Up@dawn 2.0

Tuesday, December 1, 2015

Welcome to Nightvale (2/3)




Another similarity I want to point out between Nightvale and Camus has to focus on the time period in which Camus was writing his essays, which was in France in 1941. Now, of course, because of the spread of National Socialism going on at that time, specifically meaning the German Nazis, Camus was probably experiencing a lot of the things that Cecil speaks about in his radio broadcasts, including the Secret Police, strange helicopters always flying overhead, and people disappearing without a clue. Camus was actually an activist in the French Resistance, which from a big picture perspective holds the theme of him struggling against this much larger force.
There was a point in Nightvale where books had suddenly stopped working, and the government simply said that they have always been dangerous to begin with. “Listeners, we are currently fielding numerous reports that books have stopped working. It seems that all over Night Vale, books have simply ceased functioning…The exact problem is currently unclear, but some of the words being used include ‘sparks,’ ‘meat smell,’ ‘biting,’ and ‘lethal gas’…The city council has released only a brief statement, indicating that their stance on books has not changed, and that, as always, they believe that books are dangerous and inadvisable, and should not be kept in private homes,” (Episode 3). Likewise in Germany at the time, many written pieces were being banned and burned that did not go along with the new government regimen. 
WTNV Ep 3


Freedom of speech in Nightvale is heavily implied to be highly restricted. Cecil constantly talks about the management of the radio station getting mad at him because of his willingness to question the bizarre things that were going on in the city. There was one time where management (which turned out to be a tentacle beast) came out of their awful and all you can hear is Cecil begging his listeners to send positive reviews to not just keep his job, but also to keep him alive. “Station management has opened its door for the first time in my memory, and is now roaming the building. I don’t know exactly what management looks like, as that is when I took cover under my desk and I can only hope that they are not listening to what’s going out right now or else I may have sealed my fate. I can hear only a kind of clicking footstep, and faint hissing sound like – releasing steam…I am going to see if I can make a break for the door. If you don’t hear from me again, it has truly been a pleasure,” (Episode 3).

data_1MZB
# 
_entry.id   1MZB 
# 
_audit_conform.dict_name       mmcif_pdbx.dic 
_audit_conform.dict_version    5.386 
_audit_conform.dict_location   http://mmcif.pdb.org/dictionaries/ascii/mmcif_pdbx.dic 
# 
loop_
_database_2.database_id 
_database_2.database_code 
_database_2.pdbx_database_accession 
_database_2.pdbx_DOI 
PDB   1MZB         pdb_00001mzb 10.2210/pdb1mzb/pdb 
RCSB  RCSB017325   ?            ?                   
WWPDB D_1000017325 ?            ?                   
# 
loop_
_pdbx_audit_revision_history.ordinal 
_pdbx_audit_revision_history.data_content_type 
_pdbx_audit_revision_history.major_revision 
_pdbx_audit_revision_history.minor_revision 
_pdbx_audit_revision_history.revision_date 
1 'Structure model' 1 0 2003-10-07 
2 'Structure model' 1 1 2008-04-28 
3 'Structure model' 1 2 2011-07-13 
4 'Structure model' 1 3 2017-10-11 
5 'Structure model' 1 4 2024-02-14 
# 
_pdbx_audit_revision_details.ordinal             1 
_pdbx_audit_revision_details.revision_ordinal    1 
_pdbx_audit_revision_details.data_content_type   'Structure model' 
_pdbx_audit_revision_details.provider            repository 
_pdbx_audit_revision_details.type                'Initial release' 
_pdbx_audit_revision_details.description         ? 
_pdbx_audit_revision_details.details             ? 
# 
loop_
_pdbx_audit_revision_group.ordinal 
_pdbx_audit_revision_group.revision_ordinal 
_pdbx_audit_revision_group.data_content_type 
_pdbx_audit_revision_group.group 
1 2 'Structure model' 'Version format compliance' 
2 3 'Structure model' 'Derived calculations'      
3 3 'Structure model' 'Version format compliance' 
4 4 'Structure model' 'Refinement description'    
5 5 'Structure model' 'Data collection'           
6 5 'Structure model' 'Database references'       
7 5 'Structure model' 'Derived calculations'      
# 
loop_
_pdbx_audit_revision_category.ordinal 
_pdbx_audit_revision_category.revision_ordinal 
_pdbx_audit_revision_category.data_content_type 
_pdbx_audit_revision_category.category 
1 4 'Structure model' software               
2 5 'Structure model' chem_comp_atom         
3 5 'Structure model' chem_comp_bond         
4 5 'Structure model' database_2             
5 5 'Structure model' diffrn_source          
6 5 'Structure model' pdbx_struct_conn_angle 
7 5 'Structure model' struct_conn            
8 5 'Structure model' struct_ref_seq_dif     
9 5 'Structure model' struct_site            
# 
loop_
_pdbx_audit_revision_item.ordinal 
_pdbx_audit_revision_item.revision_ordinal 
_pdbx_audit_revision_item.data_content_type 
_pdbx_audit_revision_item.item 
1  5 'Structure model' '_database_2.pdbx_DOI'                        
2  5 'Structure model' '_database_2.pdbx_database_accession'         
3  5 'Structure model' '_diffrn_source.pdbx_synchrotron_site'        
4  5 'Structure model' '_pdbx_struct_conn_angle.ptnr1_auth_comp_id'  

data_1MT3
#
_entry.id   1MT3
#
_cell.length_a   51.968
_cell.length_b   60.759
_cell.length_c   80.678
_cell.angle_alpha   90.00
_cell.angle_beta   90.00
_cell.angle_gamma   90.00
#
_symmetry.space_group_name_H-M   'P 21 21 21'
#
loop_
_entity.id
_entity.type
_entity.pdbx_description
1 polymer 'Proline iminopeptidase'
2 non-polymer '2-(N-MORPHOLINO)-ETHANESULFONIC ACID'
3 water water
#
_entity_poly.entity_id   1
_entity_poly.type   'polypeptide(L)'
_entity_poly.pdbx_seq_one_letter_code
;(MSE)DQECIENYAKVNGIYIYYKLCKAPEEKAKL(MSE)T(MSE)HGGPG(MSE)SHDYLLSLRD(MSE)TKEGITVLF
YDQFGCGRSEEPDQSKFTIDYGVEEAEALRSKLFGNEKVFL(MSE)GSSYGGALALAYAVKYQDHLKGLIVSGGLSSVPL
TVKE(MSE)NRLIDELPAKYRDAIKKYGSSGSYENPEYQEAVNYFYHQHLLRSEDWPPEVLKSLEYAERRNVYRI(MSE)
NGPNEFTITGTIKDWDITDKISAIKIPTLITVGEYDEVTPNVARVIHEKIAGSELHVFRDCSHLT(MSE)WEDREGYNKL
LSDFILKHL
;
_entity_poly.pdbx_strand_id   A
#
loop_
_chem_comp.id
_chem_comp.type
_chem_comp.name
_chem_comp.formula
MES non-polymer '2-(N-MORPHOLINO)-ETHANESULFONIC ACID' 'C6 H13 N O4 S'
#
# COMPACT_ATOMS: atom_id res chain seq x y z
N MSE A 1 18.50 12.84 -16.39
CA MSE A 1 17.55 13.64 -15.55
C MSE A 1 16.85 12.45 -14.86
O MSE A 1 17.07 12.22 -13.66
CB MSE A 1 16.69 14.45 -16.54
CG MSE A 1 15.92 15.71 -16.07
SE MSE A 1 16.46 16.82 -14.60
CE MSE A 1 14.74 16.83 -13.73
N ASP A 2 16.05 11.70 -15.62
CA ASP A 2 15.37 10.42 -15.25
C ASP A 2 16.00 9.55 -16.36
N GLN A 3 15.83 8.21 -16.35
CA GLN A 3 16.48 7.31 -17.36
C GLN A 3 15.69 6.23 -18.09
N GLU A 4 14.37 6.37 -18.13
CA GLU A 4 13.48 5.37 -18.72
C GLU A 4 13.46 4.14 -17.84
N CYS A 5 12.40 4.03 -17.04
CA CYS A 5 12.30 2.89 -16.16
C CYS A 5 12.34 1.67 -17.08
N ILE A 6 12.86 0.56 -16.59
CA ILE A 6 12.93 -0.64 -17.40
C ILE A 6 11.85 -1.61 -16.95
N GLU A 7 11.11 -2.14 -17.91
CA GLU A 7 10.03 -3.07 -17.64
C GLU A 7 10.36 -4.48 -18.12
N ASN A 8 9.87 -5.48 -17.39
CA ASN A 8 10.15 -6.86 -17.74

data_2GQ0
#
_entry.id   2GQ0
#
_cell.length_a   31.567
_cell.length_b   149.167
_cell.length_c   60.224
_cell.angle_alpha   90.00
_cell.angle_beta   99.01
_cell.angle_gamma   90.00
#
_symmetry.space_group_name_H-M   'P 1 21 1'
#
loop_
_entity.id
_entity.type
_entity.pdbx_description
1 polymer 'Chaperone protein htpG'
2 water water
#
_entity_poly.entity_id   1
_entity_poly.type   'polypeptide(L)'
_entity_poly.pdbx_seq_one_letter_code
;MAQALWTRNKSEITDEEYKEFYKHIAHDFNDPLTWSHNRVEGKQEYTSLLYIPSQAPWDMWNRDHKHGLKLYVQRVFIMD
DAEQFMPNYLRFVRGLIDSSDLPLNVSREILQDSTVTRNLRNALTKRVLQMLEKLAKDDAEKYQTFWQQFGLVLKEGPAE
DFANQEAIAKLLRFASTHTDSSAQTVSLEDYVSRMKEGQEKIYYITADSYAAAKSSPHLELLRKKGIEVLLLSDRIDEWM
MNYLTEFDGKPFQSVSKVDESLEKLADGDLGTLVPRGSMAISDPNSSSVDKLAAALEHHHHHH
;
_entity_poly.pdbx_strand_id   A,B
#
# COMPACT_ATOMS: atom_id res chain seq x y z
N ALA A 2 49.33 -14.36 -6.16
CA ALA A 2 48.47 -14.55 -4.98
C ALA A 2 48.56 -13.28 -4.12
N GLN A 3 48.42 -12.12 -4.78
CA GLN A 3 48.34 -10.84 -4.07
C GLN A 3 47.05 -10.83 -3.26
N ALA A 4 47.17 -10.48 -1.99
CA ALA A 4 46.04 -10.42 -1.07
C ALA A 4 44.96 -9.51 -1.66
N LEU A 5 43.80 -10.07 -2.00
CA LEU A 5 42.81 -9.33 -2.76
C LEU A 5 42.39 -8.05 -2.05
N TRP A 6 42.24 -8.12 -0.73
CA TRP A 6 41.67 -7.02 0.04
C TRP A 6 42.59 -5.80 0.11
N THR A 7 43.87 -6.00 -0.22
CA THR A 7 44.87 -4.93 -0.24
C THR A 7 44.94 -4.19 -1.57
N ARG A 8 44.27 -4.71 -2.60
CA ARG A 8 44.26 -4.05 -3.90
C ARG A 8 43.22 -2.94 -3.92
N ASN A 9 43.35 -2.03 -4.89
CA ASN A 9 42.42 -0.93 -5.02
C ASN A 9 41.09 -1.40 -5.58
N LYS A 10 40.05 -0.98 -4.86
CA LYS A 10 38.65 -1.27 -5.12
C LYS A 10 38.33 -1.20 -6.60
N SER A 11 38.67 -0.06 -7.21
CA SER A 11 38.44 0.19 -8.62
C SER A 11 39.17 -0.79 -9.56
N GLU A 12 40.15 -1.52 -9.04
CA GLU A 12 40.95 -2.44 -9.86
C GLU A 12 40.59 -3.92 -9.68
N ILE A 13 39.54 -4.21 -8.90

Again, this echoes the philosophical idea that we as people are always being controlled and are in fear of a higher power than us. For Camus, he was in the resistance against the Germans, while Cecil is trying to stay alive while also trying to get the people to realize just how bizarre the truth really is. This is quite evident in what we see every day. We hear constant talk of the government invading our privacy, of horrific stories being covered up by the government and how this federal body controls everything. Kind of scary, huh? What exactly is the Freedom of Speech anymore?

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